I had planned that my first blog back from vacation was going to be about the differences in parenting styles in different countries. Then my friend Grace Attard planted a different seed in my mind with a Facebook post I read at 4:00 a.m. this morning—because unlike planned, I had trouble sleeping. And after reading that post, all my planning went out the window.
Yes, you guessed right. I am a planner. I like to think ahead and plan. And, of course, I have family members who mirror for me the opposite energy that I am not always in touch with, the spontaneous energy. When I am challenged with their approach to life, I like to say they are incapable of planning or unwilling to plan even a day in advance! I get infuriated how they can feel okay about “flying by the seed of their pants” without worrying about any consequences. But I do know very well that they just have a different view of life in general and specifically regarding the merits of planning.
There is a voice in me that feels there is such a thing as “wasting time”. That same voice also says that you can ensure everybody is happy by planning ahead and ensuring that no obligations are forgotten. It says planning is an effective use of the limited time we are given. It also says that people who plan are bound to be more successful, make less mistakes, be financially better off, be happier, and so on. While that might sometimes be right, it isn’t necessarily always the case. Sometimes spontaneous last-minute gut-decisions turn out better than long-term planning.
When it comes to vacations, I have learned that the best moments, the ones that stay in your memory forever, the ones that we still reminisce about years later, are the ones that were not planned. When we were in Amsterdam and we suddenly found ourselves maneuvering through a sea of bicycles just after we arrived by train. Or when we were in Paris and we stumbled upon the perfect little art exhibition, much better than lining up to get into the Louvre. Or when we were in Barcelona and we happened to come across the perfect charm for my mother’s charm bracelet, in the city she loved so much. Or when we stood in the centre of an ancient stone circle in England and the energy was incredibly strong. Or when in Brussels, the waiter photo-bombed our picture and made us laugh. And the list goes on.
And then there was the summer when I took a trip to Quebec City with my closest girlfriend and our daughters. I got so sick with a sinus infection on the plane that she had to take care of me and the kids for the first three days. Even an unplanned negative event like that, I deeply cherish because the experience was filled with love. It was filled with acceptance and going with the flow.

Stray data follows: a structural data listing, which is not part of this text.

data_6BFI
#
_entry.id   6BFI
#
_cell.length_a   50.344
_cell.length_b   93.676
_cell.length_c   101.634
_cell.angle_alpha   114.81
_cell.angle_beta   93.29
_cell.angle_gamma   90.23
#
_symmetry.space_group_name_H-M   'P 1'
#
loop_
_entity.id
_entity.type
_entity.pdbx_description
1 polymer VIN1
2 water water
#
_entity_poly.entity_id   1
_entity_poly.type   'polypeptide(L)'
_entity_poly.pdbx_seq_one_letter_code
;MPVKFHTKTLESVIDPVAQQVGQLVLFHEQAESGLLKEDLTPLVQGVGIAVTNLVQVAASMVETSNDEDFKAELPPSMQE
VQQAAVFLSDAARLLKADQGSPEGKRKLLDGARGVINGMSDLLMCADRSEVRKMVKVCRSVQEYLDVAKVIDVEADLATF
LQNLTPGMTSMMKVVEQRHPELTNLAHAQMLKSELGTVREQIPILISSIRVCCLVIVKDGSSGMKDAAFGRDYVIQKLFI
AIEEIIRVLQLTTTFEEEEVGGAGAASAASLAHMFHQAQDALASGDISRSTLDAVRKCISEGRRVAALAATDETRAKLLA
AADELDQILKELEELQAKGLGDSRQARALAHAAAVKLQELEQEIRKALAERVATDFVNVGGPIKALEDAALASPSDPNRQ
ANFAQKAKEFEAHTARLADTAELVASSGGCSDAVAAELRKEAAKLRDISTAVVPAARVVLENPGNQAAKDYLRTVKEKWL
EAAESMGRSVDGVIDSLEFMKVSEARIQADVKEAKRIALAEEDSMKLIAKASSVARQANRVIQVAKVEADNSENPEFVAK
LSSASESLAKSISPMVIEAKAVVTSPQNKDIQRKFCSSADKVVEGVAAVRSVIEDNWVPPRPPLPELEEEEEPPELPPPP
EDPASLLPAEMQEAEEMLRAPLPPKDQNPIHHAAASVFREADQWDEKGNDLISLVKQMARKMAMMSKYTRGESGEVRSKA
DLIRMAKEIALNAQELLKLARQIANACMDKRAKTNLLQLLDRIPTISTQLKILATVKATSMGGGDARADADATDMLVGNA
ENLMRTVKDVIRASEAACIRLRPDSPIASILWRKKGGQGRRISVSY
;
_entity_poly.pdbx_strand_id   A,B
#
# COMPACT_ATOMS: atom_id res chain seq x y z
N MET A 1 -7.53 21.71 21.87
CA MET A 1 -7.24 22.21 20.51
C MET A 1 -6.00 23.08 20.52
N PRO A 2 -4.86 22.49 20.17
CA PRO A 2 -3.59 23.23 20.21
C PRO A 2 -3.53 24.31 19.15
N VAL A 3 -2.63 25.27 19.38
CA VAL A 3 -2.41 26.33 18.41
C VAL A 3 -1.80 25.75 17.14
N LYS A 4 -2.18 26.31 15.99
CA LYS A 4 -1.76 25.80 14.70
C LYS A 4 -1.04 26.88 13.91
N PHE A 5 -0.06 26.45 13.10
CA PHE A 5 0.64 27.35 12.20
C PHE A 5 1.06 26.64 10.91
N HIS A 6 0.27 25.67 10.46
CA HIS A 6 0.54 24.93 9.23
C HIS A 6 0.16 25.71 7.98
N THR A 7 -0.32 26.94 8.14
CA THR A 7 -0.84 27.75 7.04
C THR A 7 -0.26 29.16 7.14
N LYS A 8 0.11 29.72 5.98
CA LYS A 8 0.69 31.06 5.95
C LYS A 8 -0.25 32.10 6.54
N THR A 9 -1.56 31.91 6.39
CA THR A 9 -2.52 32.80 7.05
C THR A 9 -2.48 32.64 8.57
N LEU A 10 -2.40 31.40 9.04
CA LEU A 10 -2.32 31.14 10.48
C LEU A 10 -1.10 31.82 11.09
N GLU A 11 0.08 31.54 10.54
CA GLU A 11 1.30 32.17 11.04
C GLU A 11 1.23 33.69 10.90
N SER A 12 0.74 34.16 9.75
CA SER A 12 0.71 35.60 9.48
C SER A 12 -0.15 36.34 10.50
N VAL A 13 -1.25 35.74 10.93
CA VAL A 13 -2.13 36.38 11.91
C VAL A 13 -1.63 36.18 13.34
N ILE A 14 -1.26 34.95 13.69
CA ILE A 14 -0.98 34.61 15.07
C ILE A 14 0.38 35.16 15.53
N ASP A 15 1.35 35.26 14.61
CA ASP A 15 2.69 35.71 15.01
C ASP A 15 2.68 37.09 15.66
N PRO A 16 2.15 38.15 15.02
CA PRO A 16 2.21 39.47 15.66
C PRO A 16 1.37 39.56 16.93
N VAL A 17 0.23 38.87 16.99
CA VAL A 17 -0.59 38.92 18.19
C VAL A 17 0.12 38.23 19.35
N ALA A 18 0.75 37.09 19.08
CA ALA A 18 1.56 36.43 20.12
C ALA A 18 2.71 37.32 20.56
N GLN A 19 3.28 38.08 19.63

My favourite childhood memories are also those of spontaneous little moments. I have that memory of my conservative, self-controlled father showing us kids how to do a cartwheel in the backyard of a little cottage in England where we were vacationing. For just a short moment in time he let us see a completely different energy from him: the energy of spontaneity, non-sense and joy, prompted by the fact that we were on vacation.
Ironically, the woman sitting next to me on the plane last night was reading the book “Wait. The Useful Art of Procrastination”, which shows that I ended up in the seat next to her after switching with another passenger not by coincidence but by synchronicity. As I am reading over her shoulder “…if you don’t know how to manage time, time can rule you like a tyrant”, I wonder what an appropriate way of managing time might be. The author Frank Partnoy also writes, “Time is a slippery concept, and we are often wrong about it…”
I have been ruled by the feeling of not having enough time or of not having used time efficiently. That is a slippery concept because it is a completely subjective experience. As I am sitting on the plane, the question arises if I should be using my time efficiently and should be working on my computer—like I had planned—or if I should be reading for work (also planned), or if I can give myself permission to watch a second movie. I could have forced myself to stick with the original plan but the vacation feeling was still lingering in me, so the movie won over the other two options. Having made that decision, I then had the choice to feel like I am wasting time or, in other words, like I am procrastinating doing my work. Or I could really enjoy the time I had on the plane. I believe in the first case I would have allowed time to rule me like a tyrant.
At the end of a wonderful vacation, the lady next to me and her book gave me another reminder to not always ask whether something is a “waste of time” and to see the value of not always operating according to plan.
A vacation for me is a vacation away from home, from work, from obligations, but most of all it is a vacation away from my planner self. A perfect invitation to live in the moment, to “wing it”, to allow wonderful surprises to unfold. It is an opportunity to just live in the day, to see what we come across as we embark on a little adventure.
When have you last taken a vacation away from your planner self, or your perfectionist self, or your pleaser self? When have you last enjoyed the moment without asking “What is on the agenda next?” “Is this situation perfect?” or “Am I making everybody else happy?”
And by that I don’t even mean a literal vacation. Let’s all give ourselves a vacation day or at least a few vacation hours each week when we are able to shed our planner self and completely live in the wonderful magical moment of everything that is possible.
Life and Belief Change Coaching
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